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Honduras climate guide
Temperature in Honduras (°C)
|Max temperature (daytime)|
|Min temperature (night-time)|
Sunshine & Daylight in Honduras
|Daily hours of sunshine|
|Daily hours of daylight|
Rainfall in Honduras
|Number of days with some rain|
|Average monthly rainfall (mm)|
More climate for Honduras
|UV Index (Maximum)|
|Heat & Humidity|
Note: 0 = None, L = Low, M = Moderate, H = High, VH = Very high, E = Extreme
Going to Honduras? Find the best month to visit Honduras based on the weather.
The climate guide shown above is for Tegucigalpa.
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Metric (°C / mm) | Imperial (°F / inches)
Honduras climate overview
The colonial past of this Central American country is not evident today. Once the quintessential 'banana republic', Honduras is today among the poorest countries in the western hemisphere with an ailing economy that has been devastated from time to time by hurricanes and floods. The country relies significantly on its exports of coffee, bananas, cotton, maize, and timber.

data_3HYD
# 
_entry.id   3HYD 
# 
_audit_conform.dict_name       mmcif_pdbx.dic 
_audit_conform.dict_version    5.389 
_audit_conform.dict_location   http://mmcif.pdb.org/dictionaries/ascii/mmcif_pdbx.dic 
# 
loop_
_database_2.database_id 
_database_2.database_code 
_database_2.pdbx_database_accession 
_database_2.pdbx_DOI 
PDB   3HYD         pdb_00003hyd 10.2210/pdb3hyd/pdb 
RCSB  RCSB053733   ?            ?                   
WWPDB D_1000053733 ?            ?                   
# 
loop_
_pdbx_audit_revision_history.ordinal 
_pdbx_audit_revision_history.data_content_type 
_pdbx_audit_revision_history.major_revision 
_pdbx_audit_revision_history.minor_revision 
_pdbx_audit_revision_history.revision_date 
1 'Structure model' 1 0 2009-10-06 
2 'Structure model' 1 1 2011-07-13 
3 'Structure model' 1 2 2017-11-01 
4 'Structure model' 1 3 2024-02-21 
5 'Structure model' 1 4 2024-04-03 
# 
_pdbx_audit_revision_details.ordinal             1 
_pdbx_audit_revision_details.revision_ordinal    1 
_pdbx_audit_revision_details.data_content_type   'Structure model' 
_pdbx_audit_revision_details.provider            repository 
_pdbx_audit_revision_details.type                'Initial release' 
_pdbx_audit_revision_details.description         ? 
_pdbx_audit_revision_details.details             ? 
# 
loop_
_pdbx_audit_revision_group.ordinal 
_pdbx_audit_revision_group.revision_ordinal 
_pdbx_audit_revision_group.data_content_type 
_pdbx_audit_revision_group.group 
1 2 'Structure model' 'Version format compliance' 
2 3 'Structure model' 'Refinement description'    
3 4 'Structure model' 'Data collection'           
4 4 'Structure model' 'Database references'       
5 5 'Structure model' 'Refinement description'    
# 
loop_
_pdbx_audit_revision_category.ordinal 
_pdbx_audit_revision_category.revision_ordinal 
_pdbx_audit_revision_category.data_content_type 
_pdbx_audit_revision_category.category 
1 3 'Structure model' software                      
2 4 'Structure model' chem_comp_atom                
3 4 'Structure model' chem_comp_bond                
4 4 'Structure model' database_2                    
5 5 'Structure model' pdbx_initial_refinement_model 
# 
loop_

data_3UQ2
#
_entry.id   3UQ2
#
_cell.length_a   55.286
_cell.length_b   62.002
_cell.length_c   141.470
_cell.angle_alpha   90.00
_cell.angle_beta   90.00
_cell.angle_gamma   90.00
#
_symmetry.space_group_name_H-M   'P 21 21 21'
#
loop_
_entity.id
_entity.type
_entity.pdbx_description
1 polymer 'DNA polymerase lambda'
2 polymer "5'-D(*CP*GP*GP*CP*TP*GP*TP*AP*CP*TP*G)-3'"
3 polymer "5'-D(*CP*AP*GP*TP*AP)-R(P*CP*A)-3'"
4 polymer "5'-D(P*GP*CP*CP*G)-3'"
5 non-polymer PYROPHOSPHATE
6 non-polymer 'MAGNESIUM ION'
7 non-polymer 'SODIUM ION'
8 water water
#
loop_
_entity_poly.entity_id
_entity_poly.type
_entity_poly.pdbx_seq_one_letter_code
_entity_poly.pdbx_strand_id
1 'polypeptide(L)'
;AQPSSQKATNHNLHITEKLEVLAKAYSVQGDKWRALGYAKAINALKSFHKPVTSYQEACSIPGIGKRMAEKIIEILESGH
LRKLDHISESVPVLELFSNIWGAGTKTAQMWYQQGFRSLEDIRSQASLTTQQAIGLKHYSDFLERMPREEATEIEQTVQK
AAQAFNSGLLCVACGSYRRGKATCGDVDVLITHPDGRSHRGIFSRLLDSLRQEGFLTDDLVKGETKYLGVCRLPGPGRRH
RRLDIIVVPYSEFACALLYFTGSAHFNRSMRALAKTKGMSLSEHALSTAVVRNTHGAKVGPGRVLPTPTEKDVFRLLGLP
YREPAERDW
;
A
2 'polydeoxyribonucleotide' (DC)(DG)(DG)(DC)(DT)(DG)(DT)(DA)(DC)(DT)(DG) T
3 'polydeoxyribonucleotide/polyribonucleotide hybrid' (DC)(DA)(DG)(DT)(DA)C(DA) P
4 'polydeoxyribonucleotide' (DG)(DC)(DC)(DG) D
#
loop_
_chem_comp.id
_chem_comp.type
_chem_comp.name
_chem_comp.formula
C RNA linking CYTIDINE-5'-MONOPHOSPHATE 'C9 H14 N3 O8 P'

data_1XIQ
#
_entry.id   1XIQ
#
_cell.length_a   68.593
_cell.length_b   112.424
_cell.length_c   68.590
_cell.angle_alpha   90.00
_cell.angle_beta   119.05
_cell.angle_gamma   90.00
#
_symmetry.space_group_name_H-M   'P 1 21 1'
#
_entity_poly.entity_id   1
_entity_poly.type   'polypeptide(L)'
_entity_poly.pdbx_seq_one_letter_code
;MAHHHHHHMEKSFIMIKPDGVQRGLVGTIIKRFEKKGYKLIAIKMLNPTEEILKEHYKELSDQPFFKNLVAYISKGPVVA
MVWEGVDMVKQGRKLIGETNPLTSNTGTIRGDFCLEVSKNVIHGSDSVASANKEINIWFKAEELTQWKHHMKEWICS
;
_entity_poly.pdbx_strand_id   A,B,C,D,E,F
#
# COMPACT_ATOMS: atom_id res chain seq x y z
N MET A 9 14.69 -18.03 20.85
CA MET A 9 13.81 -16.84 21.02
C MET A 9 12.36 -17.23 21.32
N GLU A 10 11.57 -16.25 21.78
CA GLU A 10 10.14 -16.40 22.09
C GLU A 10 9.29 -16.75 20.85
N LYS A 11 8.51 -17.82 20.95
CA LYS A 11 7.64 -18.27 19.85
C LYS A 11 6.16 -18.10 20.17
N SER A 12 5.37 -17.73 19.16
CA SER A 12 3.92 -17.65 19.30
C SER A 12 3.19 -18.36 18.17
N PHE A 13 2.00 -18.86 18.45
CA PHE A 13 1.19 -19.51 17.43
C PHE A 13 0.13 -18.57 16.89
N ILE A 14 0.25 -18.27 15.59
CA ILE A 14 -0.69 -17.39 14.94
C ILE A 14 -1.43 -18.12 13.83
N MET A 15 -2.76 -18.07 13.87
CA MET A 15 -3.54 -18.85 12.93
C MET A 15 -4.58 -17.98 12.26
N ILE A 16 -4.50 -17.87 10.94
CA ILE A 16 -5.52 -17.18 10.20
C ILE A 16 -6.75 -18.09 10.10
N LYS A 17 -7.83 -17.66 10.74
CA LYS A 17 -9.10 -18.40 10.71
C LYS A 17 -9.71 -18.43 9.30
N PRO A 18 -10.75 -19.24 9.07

Accounting for three-quarters of Honduras is a rugged mountainous interior, covered mainly by dwindling mountain pine forest. The most spectacular scenery is preserved in the Parque Nacional Celaque on the borders with El Salvador where stunning waterfalls and sheer cliffs are nestled in dense cloud-forest.
The tropical interior has a wet summer season running from April to October. A typical summer day is warm and fairly cloudy with heavy showers by late afternoon. November to March is relatively dry and much sunnier with warm or comfortable daytime temperatures.
The lowland coastal strip in the north is made up of many fertile river valleys, which flow into the Caribbean Sea. This area is the most heavily cultivated in the country, supporting extensive plantations. While the peak rainy season along the coast is from September to January, showers are possible throughout the year with hot summer temperatures and warm winters.
The far northeast of the country is fairly inaccessible resulting in unspoilt lowland wilderness with many rivers and lagoons. So remote is the area that it is still home to indigenous Indian tribes.
A minute Pacific coastline exists in the far southwest which is another lowland river plain. It remains largely dry from November to March but the heavy summer rains support a mixture of forest and plantations.
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